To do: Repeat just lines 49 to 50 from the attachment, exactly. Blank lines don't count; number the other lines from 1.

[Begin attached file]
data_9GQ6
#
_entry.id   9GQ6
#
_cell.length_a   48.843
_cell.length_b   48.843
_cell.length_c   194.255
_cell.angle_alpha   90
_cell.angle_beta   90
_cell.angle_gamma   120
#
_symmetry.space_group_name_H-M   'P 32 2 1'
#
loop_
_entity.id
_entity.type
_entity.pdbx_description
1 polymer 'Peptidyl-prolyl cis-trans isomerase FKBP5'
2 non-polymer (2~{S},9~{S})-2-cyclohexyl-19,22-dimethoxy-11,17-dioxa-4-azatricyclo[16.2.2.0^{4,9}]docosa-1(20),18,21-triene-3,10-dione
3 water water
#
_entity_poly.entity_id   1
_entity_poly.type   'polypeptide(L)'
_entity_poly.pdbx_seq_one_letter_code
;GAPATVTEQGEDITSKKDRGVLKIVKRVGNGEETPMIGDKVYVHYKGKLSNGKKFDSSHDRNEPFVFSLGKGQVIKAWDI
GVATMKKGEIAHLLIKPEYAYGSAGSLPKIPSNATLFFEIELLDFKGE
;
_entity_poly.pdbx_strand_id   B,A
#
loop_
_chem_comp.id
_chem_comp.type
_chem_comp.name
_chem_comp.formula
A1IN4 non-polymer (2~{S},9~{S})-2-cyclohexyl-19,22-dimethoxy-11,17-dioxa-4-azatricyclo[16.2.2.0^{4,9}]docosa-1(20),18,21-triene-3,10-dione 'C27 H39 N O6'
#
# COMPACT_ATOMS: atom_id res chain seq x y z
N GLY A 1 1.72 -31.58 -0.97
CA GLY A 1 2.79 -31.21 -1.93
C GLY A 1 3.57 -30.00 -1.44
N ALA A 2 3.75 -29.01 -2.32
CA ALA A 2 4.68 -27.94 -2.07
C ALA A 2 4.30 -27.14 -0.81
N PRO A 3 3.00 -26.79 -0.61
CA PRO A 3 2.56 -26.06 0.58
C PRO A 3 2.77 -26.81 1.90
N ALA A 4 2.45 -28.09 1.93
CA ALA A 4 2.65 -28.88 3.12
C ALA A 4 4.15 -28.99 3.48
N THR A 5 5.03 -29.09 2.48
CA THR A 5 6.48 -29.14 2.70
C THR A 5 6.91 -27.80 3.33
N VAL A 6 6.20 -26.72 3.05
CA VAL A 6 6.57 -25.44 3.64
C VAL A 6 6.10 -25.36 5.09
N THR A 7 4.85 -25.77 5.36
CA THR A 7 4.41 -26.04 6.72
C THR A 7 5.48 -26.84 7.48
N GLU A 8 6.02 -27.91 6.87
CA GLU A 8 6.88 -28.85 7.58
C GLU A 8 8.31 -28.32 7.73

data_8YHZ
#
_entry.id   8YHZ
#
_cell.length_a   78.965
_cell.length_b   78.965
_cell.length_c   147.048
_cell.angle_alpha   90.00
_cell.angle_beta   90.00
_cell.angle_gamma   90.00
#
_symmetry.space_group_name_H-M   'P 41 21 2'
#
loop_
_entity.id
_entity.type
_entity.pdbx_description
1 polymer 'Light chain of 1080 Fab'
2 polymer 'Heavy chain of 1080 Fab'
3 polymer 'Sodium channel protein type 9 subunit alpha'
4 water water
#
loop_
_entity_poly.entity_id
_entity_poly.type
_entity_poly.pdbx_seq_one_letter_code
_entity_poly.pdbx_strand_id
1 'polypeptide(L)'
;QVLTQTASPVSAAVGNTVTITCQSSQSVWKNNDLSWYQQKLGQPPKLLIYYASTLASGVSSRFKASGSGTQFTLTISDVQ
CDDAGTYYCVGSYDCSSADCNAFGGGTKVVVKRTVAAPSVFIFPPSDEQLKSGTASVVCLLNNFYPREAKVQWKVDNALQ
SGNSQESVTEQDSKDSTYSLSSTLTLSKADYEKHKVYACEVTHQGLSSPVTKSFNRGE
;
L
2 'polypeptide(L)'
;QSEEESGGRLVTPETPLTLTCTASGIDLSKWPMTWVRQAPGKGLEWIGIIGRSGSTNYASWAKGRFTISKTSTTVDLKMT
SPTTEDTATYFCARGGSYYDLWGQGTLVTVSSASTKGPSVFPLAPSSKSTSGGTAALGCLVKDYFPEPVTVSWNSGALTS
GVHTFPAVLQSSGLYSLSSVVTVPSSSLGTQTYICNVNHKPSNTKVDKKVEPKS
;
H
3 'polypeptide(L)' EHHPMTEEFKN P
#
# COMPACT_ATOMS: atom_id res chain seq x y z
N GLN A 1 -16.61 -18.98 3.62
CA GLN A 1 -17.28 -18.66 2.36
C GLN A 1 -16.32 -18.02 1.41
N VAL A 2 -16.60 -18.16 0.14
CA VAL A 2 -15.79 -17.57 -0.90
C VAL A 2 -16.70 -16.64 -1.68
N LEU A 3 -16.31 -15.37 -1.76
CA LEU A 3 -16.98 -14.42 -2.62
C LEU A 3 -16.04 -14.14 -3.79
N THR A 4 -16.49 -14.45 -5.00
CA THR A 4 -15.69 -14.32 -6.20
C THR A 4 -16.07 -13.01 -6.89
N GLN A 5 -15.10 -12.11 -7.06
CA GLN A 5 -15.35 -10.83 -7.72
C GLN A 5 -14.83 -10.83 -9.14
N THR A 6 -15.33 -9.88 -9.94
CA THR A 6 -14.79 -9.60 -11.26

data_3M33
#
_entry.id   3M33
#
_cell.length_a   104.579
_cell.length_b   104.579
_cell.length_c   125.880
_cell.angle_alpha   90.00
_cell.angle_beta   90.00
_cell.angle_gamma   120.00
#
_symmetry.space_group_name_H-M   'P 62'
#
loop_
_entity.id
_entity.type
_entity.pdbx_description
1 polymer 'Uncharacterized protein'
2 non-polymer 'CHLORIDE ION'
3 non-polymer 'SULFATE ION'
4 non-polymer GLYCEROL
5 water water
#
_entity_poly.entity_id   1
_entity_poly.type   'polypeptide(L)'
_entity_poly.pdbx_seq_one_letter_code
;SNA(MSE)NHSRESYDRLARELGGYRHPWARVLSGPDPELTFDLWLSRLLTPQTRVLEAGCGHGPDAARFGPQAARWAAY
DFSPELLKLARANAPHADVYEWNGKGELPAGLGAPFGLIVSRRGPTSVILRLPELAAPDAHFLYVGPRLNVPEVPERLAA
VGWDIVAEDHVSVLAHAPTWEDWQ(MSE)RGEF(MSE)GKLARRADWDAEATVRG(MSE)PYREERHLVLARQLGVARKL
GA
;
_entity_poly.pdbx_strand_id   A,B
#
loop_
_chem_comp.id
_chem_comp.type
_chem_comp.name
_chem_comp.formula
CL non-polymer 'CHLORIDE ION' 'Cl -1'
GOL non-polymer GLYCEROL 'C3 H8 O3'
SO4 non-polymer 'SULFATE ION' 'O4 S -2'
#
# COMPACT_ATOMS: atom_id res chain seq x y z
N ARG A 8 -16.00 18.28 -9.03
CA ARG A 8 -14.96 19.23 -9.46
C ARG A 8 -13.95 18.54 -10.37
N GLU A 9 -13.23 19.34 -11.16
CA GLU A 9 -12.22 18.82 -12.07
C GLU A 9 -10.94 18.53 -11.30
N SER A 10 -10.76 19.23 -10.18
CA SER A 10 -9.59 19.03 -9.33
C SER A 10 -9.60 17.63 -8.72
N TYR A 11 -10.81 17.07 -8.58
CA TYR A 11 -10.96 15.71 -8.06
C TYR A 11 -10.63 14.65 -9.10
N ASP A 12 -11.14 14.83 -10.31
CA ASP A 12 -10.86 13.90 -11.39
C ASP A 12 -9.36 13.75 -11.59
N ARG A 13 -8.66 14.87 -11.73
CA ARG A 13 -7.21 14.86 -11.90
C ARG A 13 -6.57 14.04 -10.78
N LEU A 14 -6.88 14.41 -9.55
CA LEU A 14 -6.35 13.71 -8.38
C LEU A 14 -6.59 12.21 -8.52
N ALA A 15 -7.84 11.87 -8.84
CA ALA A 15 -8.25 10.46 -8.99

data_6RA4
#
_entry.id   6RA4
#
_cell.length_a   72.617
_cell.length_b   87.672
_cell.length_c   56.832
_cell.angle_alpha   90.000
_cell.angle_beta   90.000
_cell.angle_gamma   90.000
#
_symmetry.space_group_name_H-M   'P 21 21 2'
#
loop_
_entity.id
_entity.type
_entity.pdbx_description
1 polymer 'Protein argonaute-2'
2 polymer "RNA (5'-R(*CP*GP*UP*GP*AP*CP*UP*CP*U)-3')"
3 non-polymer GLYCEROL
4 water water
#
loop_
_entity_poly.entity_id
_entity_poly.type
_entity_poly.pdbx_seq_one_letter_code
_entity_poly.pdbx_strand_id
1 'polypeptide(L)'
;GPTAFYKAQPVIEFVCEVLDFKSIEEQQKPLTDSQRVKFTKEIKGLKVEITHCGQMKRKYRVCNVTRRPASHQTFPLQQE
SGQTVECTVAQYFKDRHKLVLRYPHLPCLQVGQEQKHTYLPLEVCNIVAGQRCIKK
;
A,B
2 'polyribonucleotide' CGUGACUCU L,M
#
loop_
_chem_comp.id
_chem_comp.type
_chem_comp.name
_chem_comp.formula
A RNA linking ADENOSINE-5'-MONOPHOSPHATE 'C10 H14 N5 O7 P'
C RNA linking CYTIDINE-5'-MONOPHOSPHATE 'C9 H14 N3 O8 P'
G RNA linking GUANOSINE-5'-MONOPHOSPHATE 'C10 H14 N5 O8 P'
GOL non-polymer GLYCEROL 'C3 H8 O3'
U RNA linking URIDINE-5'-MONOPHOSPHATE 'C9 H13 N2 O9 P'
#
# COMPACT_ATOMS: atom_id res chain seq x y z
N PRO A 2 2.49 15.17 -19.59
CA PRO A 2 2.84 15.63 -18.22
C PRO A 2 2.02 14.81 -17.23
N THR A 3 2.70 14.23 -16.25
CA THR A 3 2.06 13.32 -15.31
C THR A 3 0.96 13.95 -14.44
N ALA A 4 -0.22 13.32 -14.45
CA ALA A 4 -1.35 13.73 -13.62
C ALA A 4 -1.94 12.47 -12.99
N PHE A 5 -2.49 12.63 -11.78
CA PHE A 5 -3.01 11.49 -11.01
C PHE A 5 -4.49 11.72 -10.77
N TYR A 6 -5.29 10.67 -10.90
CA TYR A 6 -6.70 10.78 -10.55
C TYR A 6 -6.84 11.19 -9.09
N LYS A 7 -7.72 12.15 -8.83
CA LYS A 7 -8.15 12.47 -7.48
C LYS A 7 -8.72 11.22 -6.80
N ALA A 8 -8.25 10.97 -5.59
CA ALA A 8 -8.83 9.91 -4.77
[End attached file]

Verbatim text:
C ALA A 4 4.15 -28.99 3.48
N THR A 5 5.03 -29.09 2.48